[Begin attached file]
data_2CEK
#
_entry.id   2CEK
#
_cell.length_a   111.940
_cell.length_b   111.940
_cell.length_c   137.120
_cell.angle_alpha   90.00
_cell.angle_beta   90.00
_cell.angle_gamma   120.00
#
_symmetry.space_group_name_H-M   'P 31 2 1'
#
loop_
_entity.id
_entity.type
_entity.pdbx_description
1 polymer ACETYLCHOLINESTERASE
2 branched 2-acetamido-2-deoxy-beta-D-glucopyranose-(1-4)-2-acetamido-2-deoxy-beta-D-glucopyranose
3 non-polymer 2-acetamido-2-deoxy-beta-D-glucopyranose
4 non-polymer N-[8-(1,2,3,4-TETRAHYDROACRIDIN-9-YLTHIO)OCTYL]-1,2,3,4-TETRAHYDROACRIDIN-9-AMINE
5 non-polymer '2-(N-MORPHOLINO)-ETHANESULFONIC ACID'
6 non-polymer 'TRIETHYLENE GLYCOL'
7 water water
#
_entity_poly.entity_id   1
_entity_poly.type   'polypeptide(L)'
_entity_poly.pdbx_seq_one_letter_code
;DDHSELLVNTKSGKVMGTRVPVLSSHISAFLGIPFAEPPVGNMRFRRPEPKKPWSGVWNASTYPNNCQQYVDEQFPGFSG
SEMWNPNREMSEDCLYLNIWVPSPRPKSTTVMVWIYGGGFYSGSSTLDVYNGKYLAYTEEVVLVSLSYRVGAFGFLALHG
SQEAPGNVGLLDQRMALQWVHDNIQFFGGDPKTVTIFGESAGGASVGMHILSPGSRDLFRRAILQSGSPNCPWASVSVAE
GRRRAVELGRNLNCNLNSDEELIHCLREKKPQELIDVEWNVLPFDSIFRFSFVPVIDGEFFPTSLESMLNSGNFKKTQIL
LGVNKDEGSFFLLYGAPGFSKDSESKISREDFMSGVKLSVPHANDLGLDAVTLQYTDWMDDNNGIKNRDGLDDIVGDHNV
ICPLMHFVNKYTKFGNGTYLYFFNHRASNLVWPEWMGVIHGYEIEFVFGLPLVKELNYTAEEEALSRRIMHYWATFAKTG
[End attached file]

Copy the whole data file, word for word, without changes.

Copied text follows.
data_2CEK
#
_entry.id   2CEK
#
_cell.length_a   111.940
_cell.length_b   111.940
_cell.length_c   137.120
_cell.angle_alpha   90.00
_cell.angle_beta   90.00
_cell.angle_gamma   120.00
#
_symmetry.space_group_name_H-M   'P 31 2 1'
#
loop_
_entity.id
_entity.type
_entity.pdbx_description
1 polymer ACETYLCHOLINESTERASE
2 branched 2-acetamido-2-deoxy-beta-D-glucopyranose-(1-4)-2-acetamido-2-deoxy-beta-D-glucopyranose
3 non-polymer 2-acetamido-2-deoxy-beta-D-glucopyranose
4 non-polymer N-[8-(1,2,3,4-TETRAHYDROACRIDIN-9-YLTHIO)OCTYL]-1,2,3,4-TETRAHYDROACRIDIN-9-AMINE
5 non-polymer '2-(N-MORPHOLINO)-ETHANESULFONIC ACID'
6 non-polymer 'TRIETHYLENE GLYCOL'
7 water water
#
_entity_poly.entity_id   1
_entity_poly.type   'polypeptide(L)'
_entity_poly.pdbx_seq_one_letter_code
;DDHSELLVNTKSGKVMGTRVPVLSSHISAFLGIPFAEPPVGNMRFRRPEPKKPWSGVWNASTYPNNCQQYVDEQFPGFSG
SEMWNPNREMSEDCLYLNIWVPSPRPKSTTVMVWIYGGGFYSGSSTLDVYNGKYLAYTEEVVLVSLSYRVGAFGFLALHG
SQEAPGNVGLLDQRMALQWVHDNIQFFGGDPKTVTIFGESAGGASVGMHILSPGSRDLFRRAILQSGSPNCPWASVSVAE
GRRRAVELGRNLNCNLNSDEELIHCLREKKPQELIDVEWNVLPFDSIFRFSFVPVIDGEFFPTSLESMLNSGNFKKTQIL
LGVNKDEGSFFLLYGAPGFSKDSESKISREDFMSGVKLSVPHANDLGLDAVTLQYTDWMDDNNGIKNRDGLDDIVGDHNV
ICPLMHFVNKYTKFGNGTYLYFFNHRASNLVWPEWMGVIHGYEIEFVFGLPLVKELNYTAEEEALSRRIMHYWATFAKTG